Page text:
We attended the recent funeral of the beautiful matriarch of a family that we have known and loved for many years. Our dear friends expressed mixed feelings of loss from the death of their beloved mother and grandmother, and joy because her death released her from a long health decline. Those conversations inspired us reflect on insights from our decades of helping grief-stricken estate, trust, and elder law clients endure painful losses and find healthy normalcy afterward.
King David said in Psalm 139:14 (New International Version, Zondervan 1984), "I praise you because I am fearfully and wonderfully made..." Perhaps nowhere is the wonder of God's creation more evident than in the human mind. Swiss psychiatrist Elisabeth Kübler-Ross described an amazing grief coping system of the human mind in 1969 as the "five stages of grief." Psychiatric experts continually refine their understanding of our uniquely individual displays of that grieving process as Dr. Kübler-Ross and co-author David Kessler wrote in their last book collaboration (published after the 2004 death of Dr. Kübler-Ross):
The stages have evolved since their introduction, and they have been very misunderstood over the past three decades. They were never meant to help tuck messy emotions into neat packages. They are responses to loss that many people have, but there is not a typical response to loss, as there is no typical loss. Our grief is as individual as our lives.
The five stages--denial, anger, bargaining, depression, and acceptance--are a part of the framework that makes up our learning to live with the one we lost. They are tools to help us frame and identify what we may be feeling. But they are not stops on some linear timeline in grief. Not everyone goes through all of them or goes in a prescribed order. Our hope is that with these stages comes the knowledge of grief's terrain, making us better equipped to cope with life and loss. (Kübler-Ross, E. and Kessler, David (2005) On Grief and Grieving: Finding the Meaning of Grief Through the Five Stages of Loss, Simon & Schuster Ltd, ISBN 0-7432-6344-8).
Almost everyone experiences grief in extreme loss. Losses that trigger grief can occur in many parts of life, such as divorce, termination of employment, permanently disabling injury or illness, financial hardship, and death or disability of a beloved person. Long, grueling losses, like the gradual decline of an Alzheimer's patient or cancer patient, beat down even the toughest people. The effect of loss on a person's emotional state grows from the person's realization that the loss has permanently altered the future and that the person's expectations about the future must change.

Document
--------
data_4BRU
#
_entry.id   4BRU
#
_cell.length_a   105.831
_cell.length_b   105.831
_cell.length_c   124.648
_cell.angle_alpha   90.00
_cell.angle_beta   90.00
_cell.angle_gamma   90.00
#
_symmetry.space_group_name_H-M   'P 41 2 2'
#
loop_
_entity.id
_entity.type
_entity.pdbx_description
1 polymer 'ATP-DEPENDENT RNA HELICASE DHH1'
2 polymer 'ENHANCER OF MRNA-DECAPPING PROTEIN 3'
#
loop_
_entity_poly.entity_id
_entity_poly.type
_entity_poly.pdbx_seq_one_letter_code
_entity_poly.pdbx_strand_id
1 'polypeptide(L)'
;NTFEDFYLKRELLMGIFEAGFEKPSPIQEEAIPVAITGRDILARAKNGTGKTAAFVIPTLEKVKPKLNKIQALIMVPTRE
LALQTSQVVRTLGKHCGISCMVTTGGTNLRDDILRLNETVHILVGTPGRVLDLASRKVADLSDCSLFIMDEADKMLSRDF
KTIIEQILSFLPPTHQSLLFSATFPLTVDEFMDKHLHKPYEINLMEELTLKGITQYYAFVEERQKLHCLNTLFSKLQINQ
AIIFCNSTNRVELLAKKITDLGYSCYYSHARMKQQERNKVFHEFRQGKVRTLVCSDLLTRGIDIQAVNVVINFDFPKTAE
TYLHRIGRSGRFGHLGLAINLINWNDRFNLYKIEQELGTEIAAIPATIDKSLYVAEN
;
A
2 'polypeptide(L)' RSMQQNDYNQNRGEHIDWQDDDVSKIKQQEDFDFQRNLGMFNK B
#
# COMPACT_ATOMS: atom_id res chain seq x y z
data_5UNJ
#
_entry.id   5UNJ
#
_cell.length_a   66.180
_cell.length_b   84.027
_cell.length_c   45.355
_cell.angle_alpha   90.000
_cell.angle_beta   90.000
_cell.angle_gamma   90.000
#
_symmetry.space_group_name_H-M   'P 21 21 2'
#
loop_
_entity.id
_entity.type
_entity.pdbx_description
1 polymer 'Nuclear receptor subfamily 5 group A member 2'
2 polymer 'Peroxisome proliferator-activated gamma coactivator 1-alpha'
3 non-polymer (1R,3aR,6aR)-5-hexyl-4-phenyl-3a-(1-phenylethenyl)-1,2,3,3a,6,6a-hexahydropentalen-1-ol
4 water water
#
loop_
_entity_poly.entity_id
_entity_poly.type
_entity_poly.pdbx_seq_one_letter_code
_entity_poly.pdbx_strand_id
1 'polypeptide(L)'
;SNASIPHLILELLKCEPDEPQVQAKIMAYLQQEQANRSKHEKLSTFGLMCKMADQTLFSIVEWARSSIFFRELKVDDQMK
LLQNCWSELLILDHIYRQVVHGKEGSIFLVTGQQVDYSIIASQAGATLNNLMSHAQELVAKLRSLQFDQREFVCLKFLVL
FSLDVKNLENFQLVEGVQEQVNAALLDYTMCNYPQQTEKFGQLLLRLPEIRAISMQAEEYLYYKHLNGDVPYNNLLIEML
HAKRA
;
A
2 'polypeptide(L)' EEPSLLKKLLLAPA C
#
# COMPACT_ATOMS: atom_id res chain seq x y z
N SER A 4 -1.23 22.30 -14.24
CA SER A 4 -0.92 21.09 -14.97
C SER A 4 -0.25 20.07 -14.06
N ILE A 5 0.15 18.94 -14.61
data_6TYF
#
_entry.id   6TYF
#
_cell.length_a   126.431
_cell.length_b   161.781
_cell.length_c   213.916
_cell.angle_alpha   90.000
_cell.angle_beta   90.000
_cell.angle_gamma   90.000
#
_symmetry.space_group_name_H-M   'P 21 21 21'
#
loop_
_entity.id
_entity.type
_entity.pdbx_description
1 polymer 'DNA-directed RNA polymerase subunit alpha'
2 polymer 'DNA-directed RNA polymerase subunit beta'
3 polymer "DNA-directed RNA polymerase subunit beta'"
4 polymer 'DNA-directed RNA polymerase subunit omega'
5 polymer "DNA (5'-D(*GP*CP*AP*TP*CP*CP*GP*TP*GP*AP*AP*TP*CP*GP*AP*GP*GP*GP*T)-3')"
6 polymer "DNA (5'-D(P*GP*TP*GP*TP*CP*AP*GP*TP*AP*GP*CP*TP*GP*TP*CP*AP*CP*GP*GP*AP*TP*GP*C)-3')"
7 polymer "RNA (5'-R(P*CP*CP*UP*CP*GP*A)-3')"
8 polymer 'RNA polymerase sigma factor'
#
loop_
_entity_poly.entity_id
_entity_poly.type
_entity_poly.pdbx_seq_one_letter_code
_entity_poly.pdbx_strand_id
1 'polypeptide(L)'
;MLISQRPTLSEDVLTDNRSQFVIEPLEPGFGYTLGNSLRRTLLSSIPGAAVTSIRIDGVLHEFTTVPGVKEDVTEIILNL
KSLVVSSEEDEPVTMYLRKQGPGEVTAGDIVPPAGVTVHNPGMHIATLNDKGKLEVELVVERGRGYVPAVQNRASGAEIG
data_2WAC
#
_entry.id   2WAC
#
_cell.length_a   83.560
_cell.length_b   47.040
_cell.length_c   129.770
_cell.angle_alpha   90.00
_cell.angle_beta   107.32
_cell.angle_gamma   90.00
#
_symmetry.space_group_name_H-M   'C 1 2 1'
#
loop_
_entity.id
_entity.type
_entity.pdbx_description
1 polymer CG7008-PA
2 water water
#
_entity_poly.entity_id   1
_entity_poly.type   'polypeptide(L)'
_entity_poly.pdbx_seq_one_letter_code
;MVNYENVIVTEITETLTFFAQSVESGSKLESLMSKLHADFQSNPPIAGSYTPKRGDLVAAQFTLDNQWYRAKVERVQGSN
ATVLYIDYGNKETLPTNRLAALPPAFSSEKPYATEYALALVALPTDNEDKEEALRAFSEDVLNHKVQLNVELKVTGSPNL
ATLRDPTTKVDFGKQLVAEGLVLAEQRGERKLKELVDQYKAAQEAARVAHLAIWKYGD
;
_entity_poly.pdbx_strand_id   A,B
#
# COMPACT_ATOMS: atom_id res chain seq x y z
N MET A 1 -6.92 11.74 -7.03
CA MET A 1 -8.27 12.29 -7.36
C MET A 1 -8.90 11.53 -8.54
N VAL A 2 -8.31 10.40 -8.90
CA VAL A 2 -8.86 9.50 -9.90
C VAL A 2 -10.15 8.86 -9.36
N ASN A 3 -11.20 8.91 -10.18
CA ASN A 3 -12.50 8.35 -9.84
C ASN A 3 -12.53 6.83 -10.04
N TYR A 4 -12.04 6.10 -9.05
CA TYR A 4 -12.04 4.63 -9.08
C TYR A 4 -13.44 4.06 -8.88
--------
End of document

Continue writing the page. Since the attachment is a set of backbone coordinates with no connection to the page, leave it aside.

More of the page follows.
We have observed the effects of early grief stages in some of our clients. Clients in the denial stage sometimes struggle to understand the reality of a crisis and fail to respond properly to protect their own interests. Clients in the anger stage make personal judgments about people and things that they would never make in normal circumstances. Clients in the bargaining stage sometimes bogged down in in trivial details and struggle to focus on important decisions. Depressed clients often lack motivation to take necessary action.
We pay careful attention to our clients' emotional states so that we can help them help themselves. We advise new clients in stressful situations to make sure that they get plenty of sleep, exercise, healthy food, and hydration because poor physical health often undermines mental health. We discourage clients from making hasty decisions without consulting us and other trusted advisors because intense grief often disrupts a person's ability to make rational decisions. We also encourage clients to seek counseling from spiritual advisers or professional mental health counselors to help the clients develop self-awareness of how the grief process is affecting them because self-awareness allows a grieving person to participate more effectively in the healing process.
If you or someone you know is experiencing a life-changing disappointment or loss, it is important to understand that the grieving process is real and that it affects a person's behavior and thought processes dramatically. No person should face crisis alone. You can help yourself or a grieving loved one endure and recover from loss by recognizing that the loss exists and seeking help to overcome it.
Jeff R. Hawkins and Jennifer J. Hawkins are Trust & Estate Specialty Board Certified Indiana Trust & Estate Lawyers and Jeff is a Fellow of the American College of Trust and Estate Counsel. Both lawyers are admitted to practice law in Indiana, and Jeff Hawkins is admitted to practice law in Illinois. Jeff is also a registered civil mediator and was the 2014-15 President of the Indiana State Bar Association.
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